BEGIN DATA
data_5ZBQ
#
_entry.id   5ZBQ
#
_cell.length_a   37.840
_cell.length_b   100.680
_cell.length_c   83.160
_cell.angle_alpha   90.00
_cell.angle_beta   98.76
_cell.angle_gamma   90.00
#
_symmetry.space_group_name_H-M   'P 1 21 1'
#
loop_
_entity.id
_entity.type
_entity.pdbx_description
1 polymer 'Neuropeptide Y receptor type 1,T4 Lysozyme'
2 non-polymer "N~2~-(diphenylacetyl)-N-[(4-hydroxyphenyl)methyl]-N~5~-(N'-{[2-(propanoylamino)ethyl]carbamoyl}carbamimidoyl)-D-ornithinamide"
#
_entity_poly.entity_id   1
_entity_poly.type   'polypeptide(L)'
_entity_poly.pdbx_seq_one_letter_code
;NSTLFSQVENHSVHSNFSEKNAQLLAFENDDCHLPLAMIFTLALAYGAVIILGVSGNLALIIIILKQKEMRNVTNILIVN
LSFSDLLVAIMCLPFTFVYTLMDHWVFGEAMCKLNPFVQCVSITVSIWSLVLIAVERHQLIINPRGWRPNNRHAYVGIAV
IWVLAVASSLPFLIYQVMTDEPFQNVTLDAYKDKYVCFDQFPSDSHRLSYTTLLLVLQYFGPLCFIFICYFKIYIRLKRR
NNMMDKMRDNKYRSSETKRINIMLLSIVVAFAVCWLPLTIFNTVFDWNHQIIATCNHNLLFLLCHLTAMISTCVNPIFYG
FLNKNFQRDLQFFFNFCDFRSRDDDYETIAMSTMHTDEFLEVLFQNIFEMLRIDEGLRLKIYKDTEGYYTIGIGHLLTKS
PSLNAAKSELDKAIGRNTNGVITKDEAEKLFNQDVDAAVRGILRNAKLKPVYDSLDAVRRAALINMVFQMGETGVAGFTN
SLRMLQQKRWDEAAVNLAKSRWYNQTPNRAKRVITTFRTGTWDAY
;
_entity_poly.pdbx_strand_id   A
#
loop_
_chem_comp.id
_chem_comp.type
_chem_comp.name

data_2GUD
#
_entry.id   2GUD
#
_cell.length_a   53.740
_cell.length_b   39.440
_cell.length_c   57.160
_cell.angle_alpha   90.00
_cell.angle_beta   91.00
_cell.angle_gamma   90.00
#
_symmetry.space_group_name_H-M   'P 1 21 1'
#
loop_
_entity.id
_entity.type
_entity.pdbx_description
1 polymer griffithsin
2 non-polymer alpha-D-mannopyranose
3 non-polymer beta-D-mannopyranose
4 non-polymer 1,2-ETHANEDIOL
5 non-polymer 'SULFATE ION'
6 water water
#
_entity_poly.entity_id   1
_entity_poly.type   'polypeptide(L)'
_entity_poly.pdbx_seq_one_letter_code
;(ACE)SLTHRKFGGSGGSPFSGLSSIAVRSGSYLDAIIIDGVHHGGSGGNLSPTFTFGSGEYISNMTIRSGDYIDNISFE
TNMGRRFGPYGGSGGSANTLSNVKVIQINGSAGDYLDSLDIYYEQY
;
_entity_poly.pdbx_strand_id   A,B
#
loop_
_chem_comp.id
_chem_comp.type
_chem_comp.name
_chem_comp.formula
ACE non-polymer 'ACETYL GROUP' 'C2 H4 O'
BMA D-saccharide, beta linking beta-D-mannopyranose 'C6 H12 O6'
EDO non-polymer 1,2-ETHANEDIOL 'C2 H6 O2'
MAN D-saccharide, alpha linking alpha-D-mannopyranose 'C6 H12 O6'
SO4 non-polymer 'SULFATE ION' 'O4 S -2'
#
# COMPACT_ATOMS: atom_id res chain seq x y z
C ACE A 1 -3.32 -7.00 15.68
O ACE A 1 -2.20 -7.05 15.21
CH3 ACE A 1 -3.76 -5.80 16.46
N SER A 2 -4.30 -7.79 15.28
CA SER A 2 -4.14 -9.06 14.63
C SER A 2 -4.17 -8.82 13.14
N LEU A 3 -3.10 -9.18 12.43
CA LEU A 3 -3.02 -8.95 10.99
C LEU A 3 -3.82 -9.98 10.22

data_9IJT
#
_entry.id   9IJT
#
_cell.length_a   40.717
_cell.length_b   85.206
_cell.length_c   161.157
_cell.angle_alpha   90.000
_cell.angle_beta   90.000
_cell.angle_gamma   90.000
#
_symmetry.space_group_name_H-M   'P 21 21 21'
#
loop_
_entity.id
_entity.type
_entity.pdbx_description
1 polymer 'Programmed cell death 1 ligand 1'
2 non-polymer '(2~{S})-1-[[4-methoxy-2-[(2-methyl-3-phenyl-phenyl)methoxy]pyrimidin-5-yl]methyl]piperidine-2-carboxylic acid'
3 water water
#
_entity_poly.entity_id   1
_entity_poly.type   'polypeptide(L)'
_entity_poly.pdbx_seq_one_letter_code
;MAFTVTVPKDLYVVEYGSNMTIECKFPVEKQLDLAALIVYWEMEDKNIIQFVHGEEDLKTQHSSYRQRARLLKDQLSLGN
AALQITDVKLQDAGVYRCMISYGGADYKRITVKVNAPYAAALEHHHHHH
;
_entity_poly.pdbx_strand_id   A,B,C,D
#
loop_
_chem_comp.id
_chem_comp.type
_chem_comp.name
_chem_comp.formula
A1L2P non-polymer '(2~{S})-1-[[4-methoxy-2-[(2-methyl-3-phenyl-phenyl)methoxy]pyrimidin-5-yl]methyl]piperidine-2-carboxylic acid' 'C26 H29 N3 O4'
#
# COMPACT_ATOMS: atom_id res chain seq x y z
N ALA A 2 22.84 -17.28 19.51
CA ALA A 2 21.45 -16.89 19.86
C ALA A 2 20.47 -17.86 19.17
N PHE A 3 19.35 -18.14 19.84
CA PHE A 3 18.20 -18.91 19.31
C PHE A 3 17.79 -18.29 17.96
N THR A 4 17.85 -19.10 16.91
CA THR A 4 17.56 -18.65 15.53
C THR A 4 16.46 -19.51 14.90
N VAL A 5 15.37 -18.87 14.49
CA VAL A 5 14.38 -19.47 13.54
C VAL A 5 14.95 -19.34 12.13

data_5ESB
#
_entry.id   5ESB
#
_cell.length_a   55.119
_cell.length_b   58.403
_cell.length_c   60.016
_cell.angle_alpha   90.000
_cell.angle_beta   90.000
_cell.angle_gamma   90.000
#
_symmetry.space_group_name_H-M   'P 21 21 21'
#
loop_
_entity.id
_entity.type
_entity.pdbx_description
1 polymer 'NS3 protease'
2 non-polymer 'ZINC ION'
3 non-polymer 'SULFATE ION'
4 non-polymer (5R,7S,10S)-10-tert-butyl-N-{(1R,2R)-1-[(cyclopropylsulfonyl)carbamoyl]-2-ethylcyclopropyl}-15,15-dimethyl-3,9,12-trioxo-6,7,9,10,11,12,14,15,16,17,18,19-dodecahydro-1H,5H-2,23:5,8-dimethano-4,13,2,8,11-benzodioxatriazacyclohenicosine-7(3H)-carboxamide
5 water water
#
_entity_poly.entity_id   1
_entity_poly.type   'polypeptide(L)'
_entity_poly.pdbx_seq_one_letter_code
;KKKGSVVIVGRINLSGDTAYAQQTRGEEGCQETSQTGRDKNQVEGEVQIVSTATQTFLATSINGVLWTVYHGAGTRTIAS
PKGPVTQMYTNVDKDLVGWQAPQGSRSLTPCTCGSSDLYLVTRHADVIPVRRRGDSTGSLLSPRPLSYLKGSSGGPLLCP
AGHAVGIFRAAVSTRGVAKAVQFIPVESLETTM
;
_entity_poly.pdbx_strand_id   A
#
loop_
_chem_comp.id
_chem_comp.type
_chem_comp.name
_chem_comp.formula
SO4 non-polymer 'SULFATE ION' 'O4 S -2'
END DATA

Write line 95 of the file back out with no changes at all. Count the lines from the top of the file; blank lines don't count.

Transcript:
_cell.length_a   40.717